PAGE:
Africa Rising : How 900 Million African Consumers Offer More Than You Think

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  • Edition: 1st
  • Format: Hardcover
  • Copyright: 2008-08-29
  • Publisher: Pearson Prentice Hall

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"With more than 900 million consumers, the continent of Africa is one of the world's fastest growing markets. In Africa Rising, renowned global business consultant Vijay Mahajan reveals this remarkable marketplace as a continent with massive needs and surprising buying power." "Crossing thousands of miles across the continent, he shares the lessons that Africa's businesses have learned about succeeding on the continent ... shows how global companies are succeeding despite Africa's unique political, economic, and resource challenges ... introduces local entrepreneurs and foreign investors who are building a remarkable spectrum of profitable and sustainable business opportunities even in the most challenging locations ... reveals how India and China are staking out huge positions throughout Africa ... and shows the power of the diaspora in driving investment and development."--BOOK JACKET.

Author Biography

Vijay Mahajan, former dean of the Indian School of Business, holds the John P. Harbin Centennial Chair in Business at McCombs School of Business, University of Texas at Austin. He has consulted with Fortune 500 companies and received several lifetime achievement awards including the American Marketing Association (AMA) Charles Coolidge Parlin Award for visionary leadership in scientific marketing and the Distinguished Alumnus Award from the Indian Institute of Technology (Kanpur). The AMA has also instituted the Vijay Mahajan Award for career contributions to marketing strategy. Mahajan’s ten books include The 86 Percent Solution (Wharton School Publishing), which received the 2007 Book of the Year Award from the American Marketing Association.

Table of Contents

Prefacep. x
The African Opportunity
Baking Bread in Zimbabwep. 3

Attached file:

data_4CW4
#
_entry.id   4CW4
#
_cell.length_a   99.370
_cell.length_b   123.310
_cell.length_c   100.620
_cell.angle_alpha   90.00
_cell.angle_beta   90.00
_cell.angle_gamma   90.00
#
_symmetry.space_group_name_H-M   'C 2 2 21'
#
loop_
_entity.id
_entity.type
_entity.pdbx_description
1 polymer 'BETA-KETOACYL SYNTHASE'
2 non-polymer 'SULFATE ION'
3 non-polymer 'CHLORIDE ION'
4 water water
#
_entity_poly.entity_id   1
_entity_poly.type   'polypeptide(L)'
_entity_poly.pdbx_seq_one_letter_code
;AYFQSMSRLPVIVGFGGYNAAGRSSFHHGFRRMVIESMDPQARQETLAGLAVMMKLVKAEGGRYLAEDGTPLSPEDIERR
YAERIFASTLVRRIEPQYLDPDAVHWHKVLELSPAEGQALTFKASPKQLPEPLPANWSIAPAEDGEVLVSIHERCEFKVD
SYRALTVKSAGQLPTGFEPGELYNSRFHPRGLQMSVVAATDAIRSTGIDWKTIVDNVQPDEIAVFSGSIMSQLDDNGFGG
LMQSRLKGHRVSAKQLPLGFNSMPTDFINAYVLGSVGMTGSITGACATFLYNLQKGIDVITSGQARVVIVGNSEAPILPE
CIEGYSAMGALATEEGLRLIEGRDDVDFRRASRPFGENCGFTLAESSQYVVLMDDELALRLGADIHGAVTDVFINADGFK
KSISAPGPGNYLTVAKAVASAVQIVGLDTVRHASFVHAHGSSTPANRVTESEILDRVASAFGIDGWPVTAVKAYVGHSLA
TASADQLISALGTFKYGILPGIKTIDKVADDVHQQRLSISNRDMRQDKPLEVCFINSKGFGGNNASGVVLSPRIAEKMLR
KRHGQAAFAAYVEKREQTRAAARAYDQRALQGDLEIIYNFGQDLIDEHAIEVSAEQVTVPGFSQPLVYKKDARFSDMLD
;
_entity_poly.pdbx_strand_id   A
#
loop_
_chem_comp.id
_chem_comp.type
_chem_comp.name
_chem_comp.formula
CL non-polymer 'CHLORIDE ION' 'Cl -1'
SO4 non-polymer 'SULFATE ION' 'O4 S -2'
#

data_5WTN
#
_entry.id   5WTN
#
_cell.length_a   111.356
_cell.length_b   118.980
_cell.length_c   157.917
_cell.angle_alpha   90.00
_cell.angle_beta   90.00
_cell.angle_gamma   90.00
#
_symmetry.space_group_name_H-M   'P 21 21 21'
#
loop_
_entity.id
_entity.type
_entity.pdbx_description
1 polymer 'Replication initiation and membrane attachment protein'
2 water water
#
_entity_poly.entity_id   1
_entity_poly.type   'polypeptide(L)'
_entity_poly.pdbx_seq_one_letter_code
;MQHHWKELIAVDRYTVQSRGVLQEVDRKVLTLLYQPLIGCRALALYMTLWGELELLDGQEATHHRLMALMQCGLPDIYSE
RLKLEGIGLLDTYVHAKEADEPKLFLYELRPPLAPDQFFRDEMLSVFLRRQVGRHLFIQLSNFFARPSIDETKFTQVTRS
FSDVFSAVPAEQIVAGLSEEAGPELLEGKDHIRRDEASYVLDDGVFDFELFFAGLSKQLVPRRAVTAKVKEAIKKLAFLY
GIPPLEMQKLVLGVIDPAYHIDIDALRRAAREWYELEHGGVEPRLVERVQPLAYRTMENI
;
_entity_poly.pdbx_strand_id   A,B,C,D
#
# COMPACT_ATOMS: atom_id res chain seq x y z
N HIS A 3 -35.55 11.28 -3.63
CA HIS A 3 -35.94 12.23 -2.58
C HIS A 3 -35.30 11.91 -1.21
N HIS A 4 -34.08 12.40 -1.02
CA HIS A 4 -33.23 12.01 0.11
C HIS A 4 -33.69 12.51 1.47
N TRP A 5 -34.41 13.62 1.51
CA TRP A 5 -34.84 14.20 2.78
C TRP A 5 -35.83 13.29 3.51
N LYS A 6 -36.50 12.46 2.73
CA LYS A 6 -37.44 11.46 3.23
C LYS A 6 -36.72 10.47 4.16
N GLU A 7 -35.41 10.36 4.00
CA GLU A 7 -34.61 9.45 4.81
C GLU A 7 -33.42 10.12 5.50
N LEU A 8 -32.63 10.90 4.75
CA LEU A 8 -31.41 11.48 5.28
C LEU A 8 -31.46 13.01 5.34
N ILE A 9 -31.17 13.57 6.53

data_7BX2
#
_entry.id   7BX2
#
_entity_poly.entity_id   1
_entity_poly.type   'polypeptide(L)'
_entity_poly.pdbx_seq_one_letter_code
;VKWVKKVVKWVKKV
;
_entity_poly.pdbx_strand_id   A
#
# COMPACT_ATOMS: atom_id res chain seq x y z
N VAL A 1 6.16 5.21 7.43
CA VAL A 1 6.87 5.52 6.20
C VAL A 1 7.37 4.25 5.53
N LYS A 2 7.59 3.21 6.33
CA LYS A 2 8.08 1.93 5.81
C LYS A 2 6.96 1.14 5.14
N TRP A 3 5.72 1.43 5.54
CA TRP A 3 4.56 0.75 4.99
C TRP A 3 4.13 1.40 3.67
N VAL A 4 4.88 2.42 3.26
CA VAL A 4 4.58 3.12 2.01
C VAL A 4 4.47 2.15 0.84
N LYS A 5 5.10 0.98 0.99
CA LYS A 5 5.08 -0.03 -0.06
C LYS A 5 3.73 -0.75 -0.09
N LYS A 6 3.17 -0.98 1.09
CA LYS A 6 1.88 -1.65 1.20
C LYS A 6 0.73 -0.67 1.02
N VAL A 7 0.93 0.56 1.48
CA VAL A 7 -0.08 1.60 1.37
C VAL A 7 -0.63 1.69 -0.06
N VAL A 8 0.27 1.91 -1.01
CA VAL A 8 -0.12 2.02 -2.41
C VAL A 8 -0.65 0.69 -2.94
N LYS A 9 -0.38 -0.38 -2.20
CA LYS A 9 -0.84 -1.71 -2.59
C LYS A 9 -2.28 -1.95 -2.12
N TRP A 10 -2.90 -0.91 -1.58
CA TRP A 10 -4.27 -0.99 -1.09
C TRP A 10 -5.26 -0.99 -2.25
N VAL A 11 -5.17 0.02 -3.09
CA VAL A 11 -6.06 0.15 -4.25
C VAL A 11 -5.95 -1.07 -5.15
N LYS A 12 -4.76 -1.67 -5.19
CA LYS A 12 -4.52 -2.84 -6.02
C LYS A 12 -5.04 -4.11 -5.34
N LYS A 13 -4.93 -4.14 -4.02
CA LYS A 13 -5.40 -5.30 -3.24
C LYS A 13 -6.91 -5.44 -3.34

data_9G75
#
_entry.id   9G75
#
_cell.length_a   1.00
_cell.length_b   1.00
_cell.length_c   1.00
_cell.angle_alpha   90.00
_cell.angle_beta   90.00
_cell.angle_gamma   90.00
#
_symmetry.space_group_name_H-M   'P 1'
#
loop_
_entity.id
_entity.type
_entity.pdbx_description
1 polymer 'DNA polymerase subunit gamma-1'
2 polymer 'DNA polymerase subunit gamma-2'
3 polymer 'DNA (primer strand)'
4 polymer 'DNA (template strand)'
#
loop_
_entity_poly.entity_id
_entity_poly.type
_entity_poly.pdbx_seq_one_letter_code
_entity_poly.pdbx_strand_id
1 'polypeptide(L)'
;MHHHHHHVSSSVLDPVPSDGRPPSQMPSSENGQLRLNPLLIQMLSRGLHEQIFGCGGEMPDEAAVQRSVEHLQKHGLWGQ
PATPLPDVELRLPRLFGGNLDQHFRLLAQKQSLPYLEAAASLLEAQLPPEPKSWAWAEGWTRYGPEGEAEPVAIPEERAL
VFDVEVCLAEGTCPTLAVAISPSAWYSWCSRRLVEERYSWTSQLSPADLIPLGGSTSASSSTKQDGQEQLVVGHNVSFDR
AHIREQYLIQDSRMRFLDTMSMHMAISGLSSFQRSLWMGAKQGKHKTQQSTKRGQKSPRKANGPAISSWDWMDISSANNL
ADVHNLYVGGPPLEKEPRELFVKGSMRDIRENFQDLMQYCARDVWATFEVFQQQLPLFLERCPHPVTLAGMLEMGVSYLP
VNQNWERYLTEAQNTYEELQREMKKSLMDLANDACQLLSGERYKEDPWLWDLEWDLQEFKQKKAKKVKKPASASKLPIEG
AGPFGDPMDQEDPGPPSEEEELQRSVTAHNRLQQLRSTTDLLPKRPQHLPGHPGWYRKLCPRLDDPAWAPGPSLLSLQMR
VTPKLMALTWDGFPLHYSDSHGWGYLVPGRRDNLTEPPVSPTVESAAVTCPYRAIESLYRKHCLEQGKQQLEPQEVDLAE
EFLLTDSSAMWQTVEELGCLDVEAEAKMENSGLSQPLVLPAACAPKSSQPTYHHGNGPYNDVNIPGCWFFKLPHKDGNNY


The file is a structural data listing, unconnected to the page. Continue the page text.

African Wealth: The Tenth Largest Economy in the Worldp. 7
A Different Type of Oil and Diamondsp. 8
An Irish Beer Finds Its Future in Africap. 10
An Inflection Pointp. 11
Looking East: The New Gold Rushp. 15
Entrepreneurship Is Alive and Well in Africap. 17
Trade Not Aidp. 19
The Need for Leadershipp. 21
Africa's Rise: Hidden in Plain Sightp. 23
Inexplicable Optimismp. 25
Rising Opportunitiesp. 28
Africa Is Richer Than You Thinkp. 29
Meeting the Objectionsp. 31
The Magnifiersp. 37
Accelerants: Cell Phones and Bankingp. 45
Does Africa Exist?p. 49
Diversity and Tolerancep. 52
Beyond the Numbersp. 55
Rising Opportunitiesp. 56
The Power of Africa Twop. 57
Meet Africa Twop. 58
The Sweet Spot of the African Marketp. 60
Opportunities in Africa Twop. 62
Opportunities at Every Levelp. 66
A Continent of Aspirations: Keep Walkingp. 71
Conclusion: An Open Doorp. 73
Rising Opportunitiesp. 74
Realizing the Opportunity
Harnessing the Hanouti: Opportunities in Organizing the Marketp. 77
Organizing the Marketp. 78
Organizing Retail: Shopping in Alexandrap. 79
Opportunities from Making the Informal Formalp. 83
Tokunbo: Organizing Secondhandp. 85
Organizing Distributionp. 88
Organizing Medicinep. 95
Organizing Transportationp. 97
Organizing Brands and Marketingp. 98
Creating Brands from Commoditiesp. 100
Organizing Education and Trainingp. 101
The Power of Organizing Marketsp. 102
Rising Opportunitiesp. 103
Building Mama Habiba an Ice Factory: Opportunities in Infrastructurep. 105
Providing Power and Icep. 105
Water Pumpsp. 109
Sanitation, Water, and Airp. 110
Airlinesp. 112
Opportunities for Leapfroggingp. 114
Leading in Infrastructurep. 122
Transforming Infrastructure: The Muthaiga Golf Clubp. 124
Rising Opportunitiesp. 126
Running with the Cheetah Generation: Opportunities in Africa's Youth Marketp. 127
A Youth Marketp. 128
Cheetahs and Hipposp. 130
Speaking Sheng: Connecting with Youthp. 130
Music: The Universal Languagep. 131
Speaking the Language of Sportsp. 133
Understanding Youthp. 134
Opportunities in the Cradle of Civilizationp. 134
Opportunities in Educationp. 139
Fountain of Youthp. 142
Rising Opportunitiesp. 145
Hello to Nollywood: Opportunities in Media and Entertainmentp. 147
The Accidental Nigerian Film Industryp. 148
Theaters That Don't Look Like Theatersp. 151
Television and Radio: Beyond Two Channelsp. 153
The Small Screenp. 155
Print and Onlinep. 157
The Walls Can Talkp. 159
Third Eyep. 159